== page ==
Twitter facing criticism for verifying white supremacist organiser

10 Nov 2017

Twitter mobile app. Image: Sattalat phukkum/Shutterstock

Twitter’s verification process is under a magnifying glass as critics cite treatment of known white supremacists.

On Tuesday 7 November, Twitter unleashed a barrage of complaints after it verified the account of Jason Kessler, indicating his prominence in the public sphere.

The company was blasted for verifying Kessler, a known white supremacist who used the platform to spread his ethos and organise rallies such as the Charlottesville Unite The Right event in August, which resulted in the death of counter-protester Heather Heyer.

When The Daily Beast reached out to Twitter for comment, the company directed journalists to its verification policies, explaining that a blue tick is awarded when an account is deemed “of public interest”.

A vague policy

While this sounds straightforward on paper, Twitter’s own adherence to these policies is fuzzy at best.

If verification is seemingly just to identify public figures as opposed to lending them an air of superiority, then why, for example, did the firm remove Milo Yiannopoulos’ verification rather than banning him outright earlier last year?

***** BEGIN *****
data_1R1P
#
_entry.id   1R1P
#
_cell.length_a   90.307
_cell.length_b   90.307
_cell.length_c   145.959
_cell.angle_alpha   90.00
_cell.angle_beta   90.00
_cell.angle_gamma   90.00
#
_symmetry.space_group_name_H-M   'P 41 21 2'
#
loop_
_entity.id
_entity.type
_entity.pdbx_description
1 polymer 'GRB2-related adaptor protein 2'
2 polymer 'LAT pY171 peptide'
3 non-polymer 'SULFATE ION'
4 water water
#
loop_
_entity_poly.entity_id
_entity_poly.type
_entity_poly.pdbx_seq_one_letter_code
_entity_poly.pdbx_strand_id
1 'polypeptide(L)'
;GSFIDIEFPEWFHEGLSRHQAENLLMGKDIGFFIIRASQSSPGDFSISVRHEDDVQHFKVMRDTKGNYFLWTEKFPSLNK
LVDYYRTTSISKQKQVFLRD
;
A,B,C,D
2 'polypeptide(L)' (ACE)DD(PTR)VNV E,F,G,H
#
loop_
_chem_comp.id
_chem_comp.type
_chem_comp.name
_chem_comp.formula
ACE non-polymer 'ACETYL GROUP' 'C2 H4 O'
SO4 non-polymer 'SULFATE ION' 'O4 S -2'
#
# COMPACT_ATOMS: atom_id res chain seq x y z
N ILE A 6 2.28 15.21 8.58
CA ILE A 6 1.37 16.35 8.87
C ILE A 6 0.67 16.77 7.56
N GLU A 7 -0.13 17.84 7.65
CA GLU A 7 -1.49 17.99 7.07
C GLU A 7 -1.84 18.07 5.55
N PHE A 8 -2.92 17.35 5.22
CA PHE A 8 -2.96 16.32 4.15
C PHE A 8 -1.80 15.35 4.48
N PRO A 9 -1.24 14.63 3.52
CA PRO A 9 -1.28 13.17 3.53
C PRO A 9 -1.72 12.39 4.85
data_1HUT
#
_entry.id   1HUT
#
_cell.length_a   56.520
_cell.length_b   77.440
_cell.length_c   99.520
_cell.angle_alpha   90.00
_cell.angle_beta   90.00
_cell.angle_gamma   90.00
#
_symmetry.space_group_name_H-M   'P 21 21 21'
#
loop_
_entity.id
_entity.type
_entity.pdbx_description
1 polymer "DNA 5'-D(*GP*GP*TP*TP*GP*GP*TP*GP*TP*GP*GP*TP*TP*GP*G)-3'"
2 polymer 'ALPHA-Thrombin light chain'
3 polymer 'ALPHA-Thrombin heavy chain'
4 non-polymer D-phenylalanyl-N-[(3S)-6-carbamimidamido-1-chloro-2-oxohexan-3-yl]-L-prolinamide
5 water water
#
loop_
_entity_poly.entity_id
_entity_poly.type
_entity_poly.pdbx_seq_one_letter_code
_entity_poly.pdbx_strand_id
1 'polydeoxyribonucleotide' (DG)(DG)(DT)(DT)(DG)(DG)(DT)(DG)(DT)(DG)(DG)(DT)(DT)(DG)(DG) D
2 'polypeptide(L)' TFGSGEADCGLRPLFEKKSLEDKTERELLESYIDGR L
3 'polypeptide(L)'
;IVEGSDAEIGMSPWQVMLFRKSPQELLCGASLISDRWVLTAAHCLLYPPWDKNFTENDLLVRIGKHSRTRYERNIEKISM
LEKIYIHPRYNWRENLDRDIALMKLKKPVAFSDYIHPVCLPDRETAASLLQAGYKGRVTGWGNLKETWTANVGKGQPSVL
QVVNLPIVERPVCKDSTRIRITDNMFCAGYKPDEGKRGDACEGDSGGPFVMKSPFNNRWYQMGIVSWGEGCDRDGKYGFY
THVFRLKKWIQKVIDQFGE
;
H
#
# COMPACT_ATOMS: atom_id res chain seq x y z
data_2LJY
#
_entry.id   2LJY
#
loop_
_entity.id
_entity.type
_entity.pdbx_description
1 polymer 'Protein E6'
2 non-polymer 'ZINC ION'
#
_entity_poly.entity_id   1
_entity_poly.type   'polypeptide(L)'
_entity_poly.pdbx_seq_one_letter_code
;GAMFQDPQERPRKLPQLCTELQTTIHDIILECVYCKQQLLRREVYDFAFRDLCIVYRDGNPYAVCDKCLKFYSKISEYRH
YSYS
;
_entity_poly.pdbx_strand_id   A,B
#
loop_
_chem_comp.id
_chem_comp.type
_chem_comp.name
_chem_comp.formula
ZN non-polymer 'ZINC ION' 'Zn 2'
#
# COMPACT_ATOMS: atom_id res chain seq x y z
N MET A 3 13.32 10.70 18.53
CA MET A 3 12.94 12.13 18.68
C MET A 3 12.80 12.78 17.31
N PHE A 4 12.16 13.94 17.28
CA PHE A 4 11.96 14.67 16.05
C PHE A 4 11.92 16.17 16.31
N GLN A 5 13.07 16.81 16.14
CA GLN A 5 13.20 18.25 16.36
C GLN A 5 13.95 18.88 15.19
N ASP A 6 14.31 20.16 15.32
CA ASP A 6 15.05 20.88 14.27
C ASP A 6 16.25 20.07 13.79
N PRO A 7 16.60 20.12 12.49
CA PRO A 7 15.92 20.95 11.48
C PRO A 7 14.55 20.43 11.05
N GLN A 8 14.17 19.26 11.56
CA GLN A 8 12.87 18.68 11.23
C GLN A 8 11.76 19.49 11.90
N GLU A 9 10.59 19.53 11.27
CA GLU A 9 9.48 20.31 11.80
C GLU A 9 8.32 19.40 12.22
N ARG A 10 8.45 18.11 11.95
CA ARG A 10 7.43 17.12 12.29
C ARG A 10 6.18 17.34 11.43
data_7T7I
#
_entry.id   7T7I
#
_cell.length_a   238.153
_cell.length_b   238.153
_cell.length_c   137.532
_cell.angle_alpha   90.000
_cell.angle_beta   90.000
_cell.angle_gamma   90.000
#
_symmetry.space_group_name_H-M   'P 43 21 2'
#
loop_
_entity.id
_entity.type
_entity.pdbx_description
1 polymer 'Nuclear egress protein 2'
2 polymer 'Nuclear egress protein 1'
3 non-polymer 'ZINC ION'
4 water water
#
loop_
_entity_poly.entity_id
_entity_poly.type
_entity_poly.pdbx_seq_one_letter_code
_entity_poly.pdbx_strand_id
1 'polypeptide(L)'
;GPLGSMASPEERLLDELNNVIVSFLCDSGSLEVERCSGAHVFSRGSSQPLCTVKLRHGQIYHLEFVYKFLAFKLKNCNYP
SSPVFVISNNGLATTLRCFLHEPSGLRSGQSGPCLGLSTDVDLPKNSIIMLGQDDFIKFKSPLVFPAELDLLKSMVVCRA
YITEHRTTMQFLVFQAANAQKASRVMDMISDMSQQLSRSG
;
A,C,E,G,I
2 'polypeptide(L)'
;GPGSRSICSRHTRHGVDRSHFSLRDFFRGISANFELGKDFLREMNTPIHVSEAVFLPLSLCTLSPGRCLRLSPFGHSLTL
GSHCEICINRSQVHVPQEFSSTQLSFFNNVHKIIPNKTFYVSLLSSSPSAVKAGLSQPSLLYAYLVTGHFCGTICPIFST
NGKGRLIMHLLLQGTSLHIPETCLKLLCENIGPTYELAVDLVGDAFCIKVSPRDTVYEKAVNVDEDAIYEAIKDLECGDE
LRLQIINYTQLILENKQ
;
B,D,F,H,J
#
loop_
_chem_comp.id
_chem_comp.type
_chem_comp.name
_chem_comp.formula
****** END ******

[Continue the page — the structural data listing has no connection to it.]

Kessler had deleted his account previously after insulting the late Heyer’s appearance and linking to extreme neo-Nazi website The Daily Stormer.

He received verification just 26 days after Twitter rolled out its much-heralded calendar of changes to fix the rampant and ugly harassment issues within the site.

White nationalist Richard Spencer is also verified.

Confusion around Twitter verification

Twitter said its verification process is meant to “authenticate identify and voice” but is today interpreted as an endorsement or an indicator of importance, and it is pausing all general verifications while the company tries to resolve the matter.

CEO Jack Dorsey and general manager of consumer product at Twitter, Ed Ho, both responded to the uproar.

Dorsey admitted: “We realised some time ago the system is broken and needs to be reconsidered.”

Ho agreed that the company was too slow in its response.

He also put a question to users about how best the verification process could be altered in the future.

Twitter mobile app. Image: Sattalat phukkum/Shutterstock

Ellen Tannam was a journalist with Silicon Republic, covering all manner of business and tech subjects